Decriminalizing Defamation: is it long overdue?
Freedom of Speech and Expression
The free communication of ideas and opinions is one of the most precious of the rights of man.
The Declaration of the Rights of Man and of the Citizen Freedom of speech as a basic human right has received recognition over centuries and across borders. England’s Bill of Rights granted ‘freedom of speech in Parliament’ in 1689 which continues to this day. The Declaration of the Rights of Man and of the Citizen adopted during the French Revolution in 1789, affirmed freedom of speech and expression as an inalienable human right. Today the right to freedom of speech or expression is documented in various international and regional human rights laws including Article 19 of the Universal Declaration of Human Rights, Article 19 of the International Covenant on Civil and Political Rights, Article 10 of the European Convention on Human Rights, Article 13 of the American Convention on Human Rights and Article 9 of the African Charter of Human and People’s Rights. Freedom of speech is thus well acknowledged as fundamental to any democracy.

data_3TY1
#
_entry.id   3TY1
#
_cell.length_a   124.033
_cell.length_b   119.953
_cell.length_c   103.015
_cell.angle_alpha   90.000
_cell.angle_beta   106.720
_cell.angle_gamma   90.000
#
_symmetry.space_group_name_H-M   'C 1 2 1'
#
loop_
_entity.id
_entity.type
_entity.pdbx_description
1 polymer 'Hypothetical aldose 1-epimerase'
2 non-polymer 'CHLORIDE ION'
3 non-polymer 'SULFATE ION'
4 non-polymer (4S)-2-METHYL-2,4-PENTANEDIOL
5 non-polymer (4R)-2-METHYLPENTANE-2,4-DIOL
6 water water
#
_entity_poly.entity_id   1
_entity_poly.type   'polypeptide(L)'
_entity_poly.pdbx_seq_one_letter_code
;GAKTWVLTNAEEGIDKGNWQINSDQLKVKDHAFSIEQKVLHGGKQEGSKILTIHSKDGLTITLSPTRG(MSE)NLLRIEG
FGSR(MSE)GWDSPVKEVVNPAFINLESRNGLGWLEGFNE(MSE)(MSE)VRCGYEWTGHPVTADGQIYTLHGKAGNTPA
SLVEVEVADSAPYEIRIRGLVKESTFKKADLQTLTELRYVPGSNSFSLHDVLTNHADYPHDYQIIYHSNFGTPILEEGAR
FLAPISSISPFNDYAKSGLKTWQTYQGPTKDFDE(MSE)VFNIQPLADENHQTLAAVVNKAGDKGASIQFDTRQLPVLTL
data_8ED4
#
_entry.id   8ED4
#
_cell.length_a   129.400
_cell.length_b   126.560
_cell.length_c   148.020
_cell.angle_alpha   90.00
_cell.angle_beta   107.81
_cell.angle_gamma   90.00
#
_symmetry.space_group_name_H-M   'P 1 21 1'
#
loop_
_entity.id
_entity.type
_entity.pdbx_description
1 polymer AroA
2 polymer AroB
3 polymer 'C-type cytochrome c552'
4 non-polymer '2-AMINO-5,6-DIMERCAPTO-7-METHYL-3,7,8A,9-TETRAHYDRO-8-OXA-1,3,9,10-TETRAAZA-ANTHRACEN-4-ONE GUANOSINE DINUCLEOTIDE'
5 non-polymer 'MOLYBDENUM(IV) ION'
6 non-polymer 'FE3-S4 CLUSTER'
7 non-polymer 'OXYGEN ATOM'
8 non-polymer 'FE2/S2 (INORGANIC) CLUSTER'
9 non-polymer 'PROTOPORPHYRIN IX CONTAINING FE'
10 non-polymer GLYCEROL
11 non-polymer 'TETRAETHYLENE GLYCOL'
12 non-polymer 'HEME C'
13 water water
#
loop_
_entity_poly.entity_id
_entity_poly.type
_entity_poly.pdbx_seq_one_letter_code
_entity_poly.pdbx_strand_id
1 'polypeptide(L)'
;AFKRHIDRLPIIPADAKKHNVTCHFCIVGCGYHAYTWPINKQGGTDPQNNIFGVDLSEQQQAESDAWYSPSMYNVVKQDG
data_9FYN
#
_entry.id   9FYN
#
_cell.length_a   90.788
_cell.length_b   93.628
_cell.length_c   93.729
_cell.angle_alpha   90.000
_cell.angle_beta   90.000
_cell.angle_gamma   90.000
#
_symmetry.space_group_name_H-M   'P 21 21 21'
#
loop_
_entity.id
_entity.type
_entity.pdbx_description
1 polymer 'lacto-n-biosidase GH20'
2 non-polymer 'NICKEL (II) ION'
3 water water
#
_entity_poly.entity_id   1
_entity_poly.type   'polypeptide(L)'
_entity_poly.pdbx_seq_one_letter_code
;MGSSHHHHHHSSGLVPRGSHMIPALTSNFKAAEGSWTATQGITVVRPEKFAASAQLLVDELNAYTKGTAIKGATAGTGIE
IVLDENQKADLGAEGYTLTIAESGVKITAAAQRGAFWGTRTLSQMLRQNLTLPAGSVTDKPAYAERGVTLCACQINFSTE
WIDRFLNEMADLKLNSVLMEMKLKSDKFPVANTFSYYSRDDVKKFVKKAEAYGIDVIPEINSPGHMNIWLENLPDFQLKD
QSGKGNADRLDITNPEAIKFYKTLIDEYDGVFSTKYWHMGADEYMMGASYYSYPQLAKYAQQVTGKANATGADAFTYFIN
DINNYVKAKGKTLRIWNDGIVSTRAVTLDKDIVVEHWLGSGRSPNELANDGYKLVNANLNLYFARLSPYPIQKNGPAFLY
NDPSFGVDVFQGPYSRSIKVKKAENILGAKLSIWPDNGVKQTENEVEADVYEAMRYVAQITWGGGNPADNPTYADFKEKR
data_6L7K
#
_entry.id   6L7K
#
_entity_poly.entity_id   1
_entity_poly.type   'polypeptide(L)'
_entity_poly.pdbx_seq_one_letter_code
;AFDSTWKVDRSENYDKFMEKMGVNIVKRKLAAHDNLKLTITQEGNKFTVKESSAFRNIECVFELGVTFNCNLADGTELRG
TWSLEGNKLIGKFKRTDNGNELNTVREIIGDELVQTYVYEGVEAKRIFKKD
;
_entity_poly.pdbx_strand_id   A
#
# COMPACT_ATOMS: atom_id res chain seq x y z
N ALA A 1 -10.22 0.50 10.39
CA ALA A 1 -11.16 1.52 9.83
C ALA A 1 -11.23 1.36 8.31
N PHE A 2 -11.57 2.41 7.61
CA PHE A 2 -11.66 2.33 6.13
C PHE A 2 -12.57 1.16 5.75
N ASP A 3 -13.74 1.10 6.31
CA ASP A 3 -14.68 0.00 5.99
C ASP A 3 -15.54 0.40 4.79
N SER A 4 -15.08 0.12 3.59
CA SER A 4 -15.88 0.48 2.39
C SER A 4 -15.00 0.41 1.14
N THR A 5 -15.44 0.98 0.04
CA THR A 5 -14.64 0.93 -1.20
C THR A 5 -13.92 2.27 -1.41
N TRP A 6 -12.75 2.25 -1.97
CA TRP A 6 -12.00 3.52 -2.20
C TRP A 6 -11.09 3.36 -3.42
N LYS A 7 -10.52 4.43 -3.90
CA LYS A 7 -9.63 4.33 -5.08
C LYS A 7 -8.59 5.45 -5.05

Freedom of Press
“And yonder sits the Fourth Estate, the most important of them all….”
Edmund Burke in 1787, looking towards the Press Gallery in The House of Commons.
An indispensable part of the freedom of expression is press freedom. Thomas Jefferson, the third American President and a spokesperson for democracy, famously stated: “the only security of all is in a free press.” Jefferson went so far as to say that given a choice between government and newspapers he wouldn’t hesitate to choose the latter. Perhaps Jefferson went a little too far, however, no one can deny that a free and fair media is the cornerstone of any democracy. Media influences public opinion and promotes open debates on issues of public concern which are vital to democracy. It seeks to ensure an important balance of powers between the Legislature, the Executive and the Judiciary, A free press is therefore crucial in the shaping of a healthy democracy.
Right to Freedom of Expression and the Right to Reputation: a balancing act